Updated: Jan 18, 2021
3 Principles of a Successful Job Search
A good resume and a compelling cover letter are necessary for a successful job search when we talk about a successful job search. That is why most universities provide a career center that can help you build your resume and cover letter. In this post, I am going to discuss three essentials for a successful job search.
1. Start Now
Now. Yes, I mean it. Start your job hunting right now. It does not matter whether today is your first or last semester as a student, or you are a fresh graduate or need professional development. Start now is a simple step, yet, crucial. People often procrastinate their start. Start building your network from 2 to 3 degrees. And if you are a student, “don’t just be a student.” Be a proactive student. If you are seeking career development, “don’t wait for the perfect job.” Just like what Steve Jobs said in Stanford 2015 commencement:
2. Introspection and Extroversion
Eliminate and include through internal thought
Build your own story from your resume. Connect the dots of your pattern. Rational your path by sitting with your resume and experience.
Connect the dot
For example, Dr. Zafar Iqbal was a mechanical engineer 30 years ago. Now, he is a Marketing Professor. With his mechanical engineering degree, he can communicate the complexity. Speaking about Marketing and Complexity, “solving marketing complexity is not about just about getting the next campaign right. It's about a new philosophy of marketing strategy – a new type of understanding, where micro-changes in individual behavior yield large changes in macro results” (Icosystem). There are patterns everywhere in your life. Again, try to sit with your resume and ask yourself, “What is my story?” As you figure out your pattern, draw your line, believe your story, tailor your story to 2-3 minutes, talk.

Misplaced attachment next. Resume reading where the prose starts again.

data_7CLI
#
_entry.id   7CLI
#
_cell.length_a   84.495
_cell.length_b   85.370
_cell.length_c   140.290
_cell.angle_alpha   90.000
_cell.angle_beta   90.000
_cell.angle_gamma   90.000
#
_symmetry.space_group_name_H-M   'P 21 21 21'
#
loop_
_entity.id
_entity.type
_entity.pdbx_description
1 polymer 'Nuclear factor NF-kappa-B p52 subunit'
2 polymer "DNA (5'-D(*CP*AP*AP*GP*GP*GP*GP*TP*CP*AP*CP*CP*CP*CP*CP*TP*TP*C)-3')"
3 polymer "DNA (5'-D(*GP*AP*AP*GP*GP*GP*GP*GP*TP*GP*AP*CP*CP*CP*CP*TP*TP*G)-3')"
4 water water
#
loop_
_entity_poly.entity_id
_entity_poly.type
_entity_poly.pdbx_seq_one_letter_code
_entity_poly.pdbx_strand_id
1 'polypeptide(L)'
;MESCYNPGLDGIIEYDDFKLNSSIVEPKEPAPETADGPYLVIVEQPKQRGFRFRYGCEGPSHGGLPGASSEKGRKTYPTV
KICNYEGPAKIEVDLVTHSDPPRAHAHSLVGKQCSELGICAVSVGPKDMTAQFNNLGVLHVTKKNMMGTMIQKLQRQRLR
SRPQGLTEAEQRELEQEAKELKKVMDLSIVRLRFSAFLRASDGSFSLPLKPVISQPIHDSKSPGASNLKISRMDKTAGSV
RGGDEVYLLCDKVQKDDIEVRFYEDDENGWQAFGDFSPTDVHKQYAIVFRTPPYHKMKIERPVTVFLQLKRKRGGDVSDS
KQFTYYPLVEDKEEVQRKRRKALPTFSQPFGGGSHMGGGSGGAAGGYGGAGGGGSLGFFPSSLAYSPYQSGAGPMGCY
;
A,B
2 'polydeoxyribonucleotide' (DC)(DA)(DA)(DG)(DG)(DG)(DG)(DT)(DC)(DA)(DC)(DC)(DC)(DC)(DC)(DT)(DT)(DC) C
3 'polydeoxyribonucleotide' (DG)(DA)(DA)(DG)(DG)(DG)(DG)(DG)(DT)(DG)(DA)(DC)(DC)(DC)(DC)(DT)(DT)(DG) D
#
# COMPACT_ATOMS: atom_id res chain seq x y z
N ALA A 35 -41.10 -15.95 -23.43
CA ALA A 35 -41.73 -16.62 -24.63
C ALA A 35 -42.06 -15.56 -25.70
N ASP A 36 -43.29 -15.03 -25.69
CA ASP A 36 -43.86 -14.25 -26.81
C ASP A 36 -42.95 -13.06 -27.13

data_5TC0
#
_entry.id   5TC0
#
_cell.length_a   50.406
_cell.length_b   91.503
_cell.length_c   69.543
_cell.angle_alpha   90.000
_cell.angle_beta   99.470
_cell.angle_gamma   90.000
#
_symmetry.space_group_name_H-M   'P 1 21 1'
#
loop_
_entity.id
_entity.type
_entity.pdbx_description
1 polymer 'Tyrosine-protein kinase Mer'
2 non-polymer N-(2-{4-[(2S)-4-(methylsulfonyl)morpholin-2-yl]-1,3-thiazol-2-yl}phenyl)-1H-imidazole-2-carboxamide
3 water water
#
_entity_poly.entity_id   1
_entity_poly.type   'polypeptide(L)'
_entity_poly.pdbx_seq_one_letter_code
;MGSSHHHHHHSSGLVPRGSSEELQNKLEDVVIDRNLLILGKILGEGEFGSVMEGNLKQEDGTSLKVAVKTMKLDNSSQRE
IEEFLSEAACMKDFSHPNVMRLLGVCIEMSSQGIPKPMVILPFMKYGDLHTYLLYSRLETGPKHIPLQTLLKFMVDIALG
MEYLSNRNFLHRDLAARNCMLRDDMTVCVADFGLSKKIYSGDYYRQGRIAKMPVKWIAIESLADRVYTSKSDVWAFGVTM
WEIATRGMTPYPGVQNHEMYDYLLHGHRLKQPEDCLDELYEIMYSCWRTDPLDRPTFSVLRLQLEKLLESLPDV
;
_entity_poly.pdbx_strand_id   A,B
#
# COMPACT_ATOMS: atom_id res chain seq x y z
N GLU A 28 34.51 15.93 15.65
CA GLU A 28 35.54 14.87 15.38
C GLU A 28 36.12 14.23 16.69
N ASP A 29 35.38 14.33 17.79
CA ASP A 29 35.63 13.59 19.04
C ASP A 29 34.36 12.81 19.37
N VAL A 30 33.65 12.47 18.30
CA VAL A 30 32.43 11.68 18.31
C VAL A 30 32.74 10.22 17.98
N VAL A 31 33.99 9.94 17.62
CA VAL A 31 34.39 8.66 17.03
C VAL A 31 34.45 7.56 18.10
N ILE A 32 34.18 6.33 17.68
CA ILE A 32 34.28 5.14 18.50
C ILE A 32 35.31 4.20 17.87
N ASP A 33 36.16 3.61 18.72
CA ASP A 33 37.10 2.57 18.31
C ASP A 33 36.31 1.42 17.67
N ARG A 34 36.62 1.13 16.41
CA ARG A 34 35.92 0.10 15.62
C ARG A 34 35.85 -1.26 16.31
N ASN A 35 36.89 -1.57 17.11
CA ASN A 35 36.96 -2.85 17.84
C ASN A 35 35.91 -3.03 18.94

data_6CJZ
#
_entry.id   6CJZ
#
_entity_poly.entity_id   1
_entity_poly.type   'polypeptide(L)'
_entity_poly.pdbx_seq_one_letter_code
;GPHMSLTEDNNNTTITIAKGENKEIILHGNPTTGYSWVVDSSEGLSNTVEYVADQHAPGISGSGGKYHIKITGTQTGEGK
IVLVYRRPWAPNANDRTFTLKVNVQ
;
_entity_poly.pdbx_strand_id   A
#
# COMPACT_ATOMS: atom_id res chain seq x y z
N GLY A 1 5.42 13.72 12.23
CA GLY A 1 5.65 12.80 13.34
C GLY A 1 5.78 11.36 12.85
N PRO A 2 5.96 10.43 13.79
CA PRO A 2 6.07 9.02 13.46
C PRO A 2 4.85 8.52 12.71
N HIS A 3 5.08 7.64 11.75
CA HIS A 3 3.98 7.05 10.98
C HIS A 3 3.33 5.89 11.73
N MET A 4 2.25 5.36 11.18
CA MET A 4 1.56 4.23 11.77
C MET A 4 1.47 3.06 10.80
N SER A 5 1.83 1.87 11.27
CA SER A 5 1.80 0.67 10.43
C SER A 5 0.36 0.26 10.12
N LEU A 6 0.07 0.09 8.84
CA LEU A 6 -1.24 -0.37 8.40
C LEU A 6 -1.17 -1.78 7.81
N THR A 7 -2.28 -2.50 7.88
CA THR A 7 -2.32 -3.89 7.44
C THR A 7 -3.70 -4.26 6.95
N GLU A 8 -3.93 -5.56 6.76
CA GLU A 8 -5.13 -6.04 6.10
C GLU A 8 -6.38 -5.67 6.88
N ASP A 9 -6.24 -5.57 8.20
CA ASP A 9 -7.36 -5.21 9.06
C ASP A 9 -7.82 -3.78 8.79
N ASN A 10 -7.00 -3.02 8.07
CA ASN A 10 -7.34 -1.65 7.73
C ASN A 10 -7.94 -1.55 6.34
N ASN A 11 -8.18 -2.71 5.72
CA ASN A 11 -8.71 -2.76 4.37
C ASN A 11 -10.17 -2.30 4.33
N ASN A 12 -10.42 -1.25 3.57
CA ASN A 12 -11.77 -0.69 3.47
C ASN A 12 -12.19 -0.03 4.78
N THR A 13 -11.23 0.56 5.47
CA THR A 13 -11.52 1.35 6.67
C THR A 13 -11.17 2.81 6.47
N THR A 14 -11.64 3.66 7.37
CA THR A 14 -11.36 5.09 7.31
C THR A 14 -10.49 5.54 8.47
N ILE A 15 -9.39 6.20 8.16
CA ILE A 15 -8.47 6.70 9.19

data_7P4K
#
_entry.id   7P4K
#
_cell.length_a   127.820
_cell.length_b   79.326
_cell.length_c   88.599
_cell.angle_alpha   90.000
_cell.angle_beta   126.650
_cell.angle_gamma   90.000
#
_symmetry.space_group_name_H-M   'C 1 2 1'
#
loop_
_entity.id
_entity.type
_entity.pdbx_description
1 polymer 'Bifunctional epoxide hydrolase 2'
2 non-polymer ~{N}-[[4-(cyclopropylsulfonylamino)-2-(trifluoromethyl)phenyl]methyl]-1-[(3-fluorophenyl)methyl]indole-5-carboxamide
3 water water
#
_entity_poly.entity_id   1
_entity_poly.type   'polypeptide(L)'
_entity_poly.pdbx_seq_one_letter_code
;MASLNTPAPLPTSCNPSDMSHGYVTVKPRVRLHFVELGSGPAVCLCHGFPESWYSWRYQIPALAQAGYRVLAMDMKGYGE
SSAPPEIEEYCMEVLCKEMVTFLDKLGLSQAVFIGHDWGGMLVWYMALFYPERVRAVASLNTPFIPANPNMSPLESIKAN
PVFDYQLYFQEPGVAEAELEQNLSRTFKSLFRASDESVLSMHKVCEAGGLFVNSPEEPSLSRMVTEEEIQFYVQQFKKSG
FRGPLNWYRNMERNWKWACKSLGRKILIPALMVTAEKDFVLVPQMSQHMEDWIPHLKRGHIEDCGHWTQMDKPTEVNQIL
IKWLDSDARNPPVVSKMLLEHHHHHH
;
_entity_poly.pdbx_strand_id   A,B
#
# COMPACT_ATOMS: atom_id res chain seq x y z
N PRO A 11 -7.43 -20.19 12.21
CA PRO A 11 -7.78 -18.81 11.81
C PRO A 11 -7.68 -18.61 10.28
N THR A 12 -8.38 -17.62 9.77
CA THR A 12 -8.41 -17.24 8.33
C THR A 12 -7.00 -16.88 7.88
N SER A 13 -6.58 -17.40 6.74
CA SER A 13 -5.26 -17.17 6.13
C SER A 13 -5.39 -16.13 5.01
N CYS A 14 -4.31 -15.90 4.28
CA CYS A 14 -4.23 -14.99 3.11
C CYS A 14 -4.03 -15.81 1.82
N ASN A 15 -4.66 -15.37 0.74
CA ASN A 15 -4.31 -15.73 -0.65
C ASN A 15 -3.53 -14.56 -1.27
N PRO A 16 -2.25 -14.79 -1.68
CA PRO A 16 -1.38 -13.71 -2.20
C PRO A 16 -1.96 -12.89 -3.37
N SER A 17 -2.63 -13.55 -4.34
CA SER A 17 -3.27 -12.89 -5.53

Talk! Talk! Talk!
Now that you have a 2-3 minute story. Try to ask for feedback from your peers, set up an appointment with your professor, or set a one-on-one meeting with your colleague. Try to see if you have a fruitful conversation.
Don’t be afraid to start a conversation, especially if you are an International Student. Talk, even though you know that the company does not hire International Students. Why? Because you never know if they'd employ International Students in the future.
3. Apply the 50-30-20 Rules
Similar to the 50/30/20 Budgeting Rules, this rule requires networking, utilize the job finding platforms, and your application.
The most asked question before networking is…
“How do you network?”
Develop networks through friends, family, professors, alumni, and people in your LinkedIn network. You can start with a chat:
[Introduce yourself and your association]. I found your contact information through [your association office/an alumni/an event/a friend]. I want to respect your time—[Connect your education, experience, expertise]. I’d love to chat with you for 30 minutes of your time and hear more about what you do at [his/her company].
Other ways to network:
Early Coffee Session
Happy Hour Event
From here, continue building the relationship with your network. While you make your network, use your 30% to find job opportunities through Handshake (largest career community for students and recent grads), research, job fairs, and on-campus events.
When you are already set with your resume, have your 2-3 minutes story, list of networks, and applying for jobs should take only 20% of your job findings time. Now, it's time to start!
If you have any questions or thoughts, please leave a comment below.
P.S.: Shoutout to Kellstadt Marketing Group for hosting the event!
“How to Get a Job with Dr. Zafar Iqbal” – an Event by Kellstadt Marketing Group, DePaul University
Marketing and Complexity - http://www.icosystem.com/marketing-and-complexity/
Steve Jobs' 2005 Stanford Commencement Address- https://www.youtube.com/watch?v=UF8uR6Z6KLc